Both the mother and the father introduced medical testimony. Whether or not such testimony was required from by the court is not evident from the opinion. The court found that the testimony of the father’s medical experts was more credible than the testimony of the mother’s medical experts. The mother’s first medical expert opined that giving the vaccine to the daughter would be more harmful than not and that COVID can be treated holistically with diet, supplements and vitamins. The doctor did not wear a mask in court because she did not believe in its efficacy.

The mother’s second medical expert testified that the daughter’s risk from exposure to COVID was very low and that she was really already vaccinated by being exposed in her environment. The doctor testified that the root cause of COVID-19 is not the virus, it is a poor immune function. He was distrustful of the vaccine because there are so many “unclear things from leadership.” As an ironic aside, the mother was unable to attend the hearing as she had COVID at the time, had been hospitalized and was recovering at home.

In deciding in favor of the vaccine, the Judge relied upon the scientific evidence presented to the court by the father’s four experts, including the daughter’s primary care physician, her cardiologist, her neurologist and an infectious disease doctor. Tunnell stated at the end of his opinion “The science is clear and as [the father’s infectious disease expert] has said “this is not a difficult call, vaccination against COVID-19 saves lives. This court agrees and so finds. Yet, the fight goes on.” In stating that the fight goes on, the court was recognizing that large segments of the population do not trust the vaccine, irrespective of the scientific evidence showing the efficacy of it.

In a recent New York case, J.F. v. D.F., 2021 N.Y. Misc. LEXIS 6142, 2021 NY Slip Op 21327, decided Dec. 3, 2021, the mother sought a court order compelling vaccination of an 11-year-old child, which the father opposed. The father, a professor at an elite university, challenged the science behind the CDC recommendations for vaccination, while acknowledging that the child’s pediatrician recommend the vaccination. The father’s arguments against vaccination were as follows: the vaccine has not been subject to long-term trials for side effects, COVID was benign to a child of his daughter’s age, there was no vaccine mandate for children, there was potential for complications and there could be short-term side effects. In essence, he did not trust the safety of the vaccine.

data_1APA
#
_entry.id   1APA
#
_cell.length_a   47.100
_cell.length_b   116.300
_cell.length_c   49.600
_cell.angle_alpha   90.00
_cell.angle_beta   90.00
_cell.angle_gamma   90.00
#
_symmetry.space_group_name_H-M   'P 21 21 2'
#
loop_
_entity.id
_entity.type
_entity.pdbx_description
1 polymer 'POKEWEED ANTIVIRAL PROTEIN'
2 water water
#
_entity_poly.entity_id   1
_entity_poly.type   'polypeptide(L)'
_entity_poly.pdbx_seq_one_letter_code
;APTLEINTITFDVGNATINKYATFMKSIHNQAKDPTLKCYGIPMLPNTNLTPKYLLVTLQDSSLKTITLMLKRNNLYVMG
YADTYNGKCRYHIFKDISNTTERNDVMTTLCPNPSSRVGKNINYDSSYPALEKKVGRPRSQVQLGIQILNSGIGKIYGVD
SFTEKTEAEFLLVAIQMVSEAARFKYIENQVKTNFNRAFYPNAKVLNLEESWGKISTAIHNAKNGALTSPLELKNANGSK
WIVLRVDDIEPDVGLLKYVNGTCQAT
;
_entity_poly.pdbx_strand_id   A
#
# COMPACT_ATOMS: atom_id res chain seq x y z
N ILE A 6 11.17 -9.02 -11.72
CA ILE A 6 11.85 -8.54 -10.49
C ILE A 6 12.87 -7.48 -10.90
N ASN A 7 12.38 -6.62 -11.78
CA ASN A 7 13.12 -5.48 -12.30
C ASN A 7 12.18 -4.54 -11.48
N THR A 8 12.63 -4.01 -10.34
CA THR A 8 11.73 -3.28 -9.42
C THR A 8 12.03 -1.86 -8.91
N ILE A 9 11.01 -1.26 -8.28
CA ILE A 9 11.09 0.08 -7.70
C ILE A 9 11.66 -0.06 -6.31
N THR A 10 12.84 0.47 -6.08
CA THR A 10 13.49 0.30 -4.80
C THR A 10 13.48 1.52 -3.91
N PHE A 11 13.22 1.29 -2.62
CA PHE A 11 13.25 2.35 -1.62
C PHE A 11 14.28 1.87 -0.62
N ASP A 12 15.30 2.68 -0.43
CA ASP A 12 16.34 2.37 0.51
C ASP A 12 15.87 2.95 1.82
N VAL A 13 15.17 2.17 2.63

The mother argued that as the father did not dispute the pediatrician’s recommendation there was no need for the pediatrician to testify. However, the court concluded that it should hear from the pediatrician. The pediatrician testified via conference call. The attorney for the child interviewed the child to get her position and the child indicated that she did wish to be vaccinated. The court ultimately ordered that the child could be vaccinated in light of the CDC guidelines, the recommendation of the pediatrician and the child’s wishes.

It may be that federal and state governments never mandate COVID vaccines for all adults and children. As a result, family law courts are authorizing one parent to vaccinate a child over the objection of the other parent.

As we know, this is an issue not only facing American courts. Around the world, to date only three countries have nationwide vaccination mandates—Indonesia, Micronesia and Turkmenistan. Austria is imposing a vaccine mandate in February, and will be the first European country to do so.

The tide of public opinion, not just medical science, continues to determine how effectively the world combats COVID. Given the distrust in medical science by large segments of the population around the world, in the words of Tunnell, “the fight goes on.”

Julie A. Auerbach is a partner at Astor Weiss Kaplan & Mandel. Her practice is focused in the area of family law. She practices in the counties of Philadelphia, Delaware, Chester, Montgomery and Bucks, and has written and lectured extensively on the subject of family law. Contact her at [email protected]m.